55% of college students don’t know what financial aid is and how helpful it is for their education. What is financial aid? Financial aid helps college student cover their classes. There are different steps to accomplish before you will be able to get financial aid. Financial is known as the biggest contributor of student financial aid in the United States. According to fasfa.gov, financial aid spent more than 150 billion for 15 million students. Federal Student Aid is responsible for controlling the student financial assistance programs. These programs give grants, loans, and work-study funds to students attending college. They make sure students can benefit from these programs by telling students about different opportunities of the programs and the steps for applying and get aid from those programs. First of all, Grants and scholarships are usually the most apply for because you won’t have to pay anything back because they are free money.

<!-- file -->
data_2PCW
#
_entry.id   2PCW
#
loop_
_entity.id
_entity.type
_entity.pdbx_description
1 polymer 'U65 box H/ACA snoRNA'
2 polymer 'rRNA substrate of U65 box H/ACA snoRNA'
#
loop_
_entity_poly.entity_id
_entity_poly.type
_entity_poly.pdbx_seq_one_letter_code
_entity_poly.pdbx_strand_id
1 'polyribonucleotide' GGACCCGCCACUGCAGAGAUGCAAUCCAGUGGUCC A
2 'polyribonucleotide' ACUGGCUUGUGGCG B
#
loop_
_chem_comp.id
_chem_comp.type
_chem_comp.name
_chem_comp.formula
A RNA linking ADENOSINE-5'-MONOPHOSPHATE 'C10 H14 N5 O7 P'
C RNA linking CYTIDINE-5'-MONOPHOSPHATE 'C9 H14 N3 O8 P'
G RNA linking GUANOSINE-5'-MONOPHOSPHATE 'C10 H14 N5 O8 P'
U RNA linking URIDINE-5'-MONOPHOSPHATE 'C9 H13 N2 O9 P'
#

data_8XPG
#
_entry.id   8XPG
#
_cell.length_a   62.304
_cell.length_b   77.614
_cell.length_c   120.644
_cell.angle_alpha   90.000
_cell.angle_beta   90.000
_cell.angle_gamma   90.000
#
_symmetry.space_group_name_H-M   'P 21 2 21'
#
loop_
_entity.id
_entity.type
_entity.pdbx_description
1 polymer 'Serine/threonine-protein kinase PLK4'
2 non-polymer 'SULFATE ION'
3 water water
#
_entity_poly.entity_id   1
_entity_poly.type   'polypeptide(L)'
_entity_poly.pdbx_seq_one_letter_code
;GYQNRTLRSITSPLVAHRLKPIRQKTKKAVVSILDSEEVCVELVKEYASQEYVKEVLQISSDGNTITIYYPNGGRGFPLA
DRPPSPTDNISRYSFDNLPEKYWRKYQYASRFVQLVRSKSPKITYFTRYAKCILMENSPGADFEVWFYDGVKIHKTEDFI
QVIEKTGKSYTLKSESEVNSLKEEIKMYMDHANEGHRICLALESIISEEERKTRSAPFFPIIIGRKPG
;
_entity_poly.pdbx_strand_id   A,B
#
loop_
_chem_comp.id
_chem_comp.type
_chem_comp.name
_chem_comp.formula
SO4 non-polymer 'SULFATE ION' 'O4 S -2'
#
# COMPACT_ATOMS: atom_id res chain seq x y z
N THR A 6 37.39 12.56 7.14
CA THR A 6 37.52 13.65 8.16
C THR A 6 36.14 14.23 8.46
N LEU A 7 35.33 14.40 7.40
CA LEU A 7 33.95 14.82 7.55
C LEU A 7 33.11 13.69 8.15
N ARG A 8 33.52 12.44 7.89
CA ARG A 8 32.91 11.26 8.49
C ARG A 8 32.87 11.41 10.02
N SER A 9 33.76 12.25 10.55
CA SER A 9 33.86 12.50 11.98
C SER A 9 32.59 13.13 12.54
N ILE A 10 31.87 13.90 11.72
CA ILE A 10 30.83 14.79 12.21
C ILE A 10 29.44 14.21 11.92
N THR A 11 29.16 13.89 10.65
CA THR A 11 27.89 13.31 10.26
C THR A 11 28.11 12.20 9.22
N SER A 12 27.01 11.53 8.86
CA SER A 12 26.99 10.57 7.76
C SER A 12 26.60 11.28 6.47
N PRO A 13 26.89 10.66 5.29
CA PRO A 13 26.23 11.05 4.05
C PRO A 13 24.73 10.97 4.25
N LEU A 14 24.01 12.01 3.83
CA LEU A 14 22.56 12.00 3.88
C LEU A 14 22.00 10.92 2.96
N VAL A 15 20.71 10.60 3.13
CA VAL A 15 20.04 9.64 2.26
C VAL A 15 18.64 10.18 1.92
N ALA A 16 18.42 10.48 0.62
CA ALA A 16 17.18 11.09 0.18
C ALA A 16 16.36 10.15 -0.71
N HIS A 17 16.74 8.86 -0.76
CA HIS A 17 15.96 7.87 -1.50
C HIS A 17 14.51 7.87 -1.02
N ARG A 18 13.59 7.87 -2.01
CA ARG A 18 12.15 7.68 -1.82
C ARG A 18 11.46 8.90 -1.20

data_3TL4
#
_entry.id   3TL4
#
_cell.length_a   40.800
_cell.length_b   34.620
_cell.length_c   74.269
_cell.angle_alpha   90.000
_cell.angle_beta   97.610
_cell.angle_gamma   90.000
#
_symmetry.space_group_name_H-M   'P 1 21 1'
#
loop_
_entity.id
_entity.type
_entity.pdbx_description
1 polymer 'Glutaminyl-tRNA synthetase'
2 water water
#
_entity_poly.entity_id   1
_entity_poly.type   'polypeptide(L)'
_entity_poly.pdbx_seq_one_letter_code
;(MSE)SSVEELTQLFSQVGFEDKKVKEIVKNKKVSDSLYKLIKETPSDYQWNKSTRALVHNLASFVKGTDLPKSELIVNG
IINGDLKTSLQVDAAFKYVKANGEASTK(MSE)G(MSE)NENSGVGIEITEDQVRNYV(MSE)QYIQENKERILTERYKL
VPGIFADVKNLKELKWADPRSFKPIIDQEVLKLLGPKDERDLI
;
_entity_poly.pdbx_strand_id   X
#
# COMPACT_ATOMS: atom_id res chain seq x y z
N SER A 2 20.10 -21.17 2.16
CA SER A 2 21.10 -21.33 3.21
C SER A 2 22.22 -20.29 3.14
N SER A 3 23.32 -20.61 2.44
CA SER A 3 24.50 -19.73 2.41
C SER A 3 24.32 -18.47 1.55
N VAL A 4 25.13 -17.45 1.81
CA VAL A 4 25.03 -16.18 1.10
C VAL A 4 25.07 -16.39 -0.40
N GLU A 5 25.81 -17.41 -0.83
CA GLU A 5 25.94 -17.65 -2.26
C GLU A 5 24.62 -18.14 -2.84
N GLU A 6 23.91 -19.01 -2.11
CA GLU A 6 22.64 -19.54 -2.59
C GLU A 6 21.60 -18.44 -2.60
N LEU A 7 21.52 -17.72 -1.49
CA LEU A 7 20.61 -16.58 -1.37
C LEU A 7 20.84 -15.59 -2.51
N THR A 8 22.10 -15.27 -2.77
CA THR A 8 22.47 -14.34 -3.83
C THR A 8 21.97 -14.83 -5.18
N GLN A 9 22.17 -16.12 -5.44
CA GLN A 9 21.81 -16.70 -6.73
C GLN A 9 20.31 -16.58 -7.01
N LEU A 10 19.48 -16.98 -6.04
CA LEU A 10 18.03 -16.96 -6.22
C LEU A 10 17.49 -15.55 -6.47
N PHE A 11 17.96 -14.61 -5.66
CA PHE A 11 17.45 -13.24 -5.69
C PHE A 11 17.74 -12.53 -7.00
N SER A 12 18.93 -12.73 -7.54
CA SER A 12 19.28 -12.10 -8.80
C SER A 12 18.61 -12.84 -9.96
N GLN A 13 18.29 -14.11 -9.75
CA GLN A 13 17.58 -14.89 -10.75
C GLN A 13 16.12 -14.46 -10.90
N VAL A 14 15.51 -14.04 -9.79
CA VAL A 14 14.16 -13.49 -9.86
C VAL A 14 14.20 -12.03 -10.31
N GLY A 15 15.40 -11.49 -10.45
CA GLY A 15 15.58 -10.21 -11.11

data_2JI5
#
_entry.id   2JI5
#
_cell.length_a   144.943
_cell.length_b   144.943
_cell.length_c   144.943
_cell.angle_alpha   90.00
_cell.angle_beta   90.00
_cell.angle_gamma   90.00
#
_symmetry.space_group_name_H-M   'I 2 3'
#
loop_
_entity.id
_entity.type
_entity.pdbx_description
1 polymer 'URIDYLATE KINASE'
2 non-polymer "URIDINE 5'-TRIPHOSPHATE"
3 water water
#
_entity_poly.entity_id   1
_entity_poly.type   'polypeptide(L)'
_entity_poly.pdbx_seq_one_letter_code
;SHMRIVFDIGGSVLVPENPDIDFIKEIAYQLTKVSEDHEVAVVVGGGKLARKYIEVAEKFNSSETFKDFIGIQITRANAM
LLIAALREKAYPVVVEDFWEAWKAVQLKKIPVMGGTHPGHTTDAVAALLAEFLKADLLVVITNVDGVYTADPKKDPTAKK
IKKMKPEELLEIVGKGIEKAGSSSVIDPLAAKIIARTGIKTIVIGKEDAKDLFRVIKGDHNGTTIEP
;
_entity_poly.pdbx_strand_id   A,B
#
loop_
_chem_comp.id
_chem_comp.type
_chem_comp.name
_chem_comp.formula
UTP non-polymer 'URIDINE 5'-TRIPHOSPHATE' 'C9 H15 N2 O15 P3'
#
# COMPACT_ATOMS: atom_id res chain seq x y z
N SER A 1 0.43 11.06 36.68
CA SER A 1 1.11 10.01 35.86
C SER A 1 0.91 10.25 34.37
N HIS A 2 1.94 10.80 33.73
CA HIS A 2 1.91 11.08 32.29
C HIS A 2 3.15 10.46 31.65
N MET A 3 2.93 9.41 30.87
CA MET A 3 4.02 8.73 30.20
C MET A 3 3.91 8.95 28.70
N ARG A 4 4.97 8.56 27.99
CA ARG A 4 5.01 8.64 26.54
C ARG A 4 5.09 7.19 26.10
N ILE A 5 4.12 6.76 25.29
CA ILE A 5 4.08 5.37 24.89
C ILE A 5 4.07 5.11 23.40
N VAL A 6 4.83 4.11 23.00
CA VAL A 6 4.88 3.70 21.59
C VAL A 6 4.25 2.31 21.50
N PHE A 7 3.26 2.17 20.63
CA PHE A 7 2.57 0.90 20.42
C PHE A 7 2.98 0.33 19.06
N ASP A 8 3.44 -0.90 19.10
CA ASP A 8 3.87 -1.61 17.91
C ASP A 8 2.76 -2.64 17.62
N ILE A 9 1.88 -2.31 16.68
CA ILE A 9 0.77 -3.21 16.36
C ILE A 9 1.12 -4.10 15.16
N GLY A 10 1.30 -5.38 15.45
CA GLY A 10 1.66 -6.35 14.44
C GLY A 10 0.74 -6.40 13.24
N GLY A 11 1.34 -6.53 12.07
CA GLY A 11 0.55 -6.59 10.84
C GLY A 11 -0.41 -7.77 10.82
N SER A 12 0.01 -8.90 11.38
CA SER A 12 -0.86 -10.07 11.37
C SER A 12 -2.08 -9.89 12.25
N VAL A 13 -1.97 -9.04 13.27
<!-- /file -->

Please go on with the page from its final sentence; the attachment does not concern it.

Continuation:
They are the only financial aid money that doesn’t have to be repaid. For example, statistics shows that Grants and loans are the major forms of federal financial aid for degree-seeking undergraduate students. The largest federal grant program available to undergraduate students is the Pell Grant program. In order to qualify for a Pell Grant, a student must demonstrate financial need. Federal loans, on the other hand, are available to all students. In addition to federal financial aid, there are also grants from state and local governments, institutions, and private sources, as well as private loans. Furthermore, they mention that in the academic years 2006–07 to 2011–12, the percentage of first-time, full-time undergraduate students at 4-year degree-granting institutions receiving any financial aid increased from 75 to 85 percent. The percentage of students receiving aid at 4-year public institutions increased from 75 to 83 percent.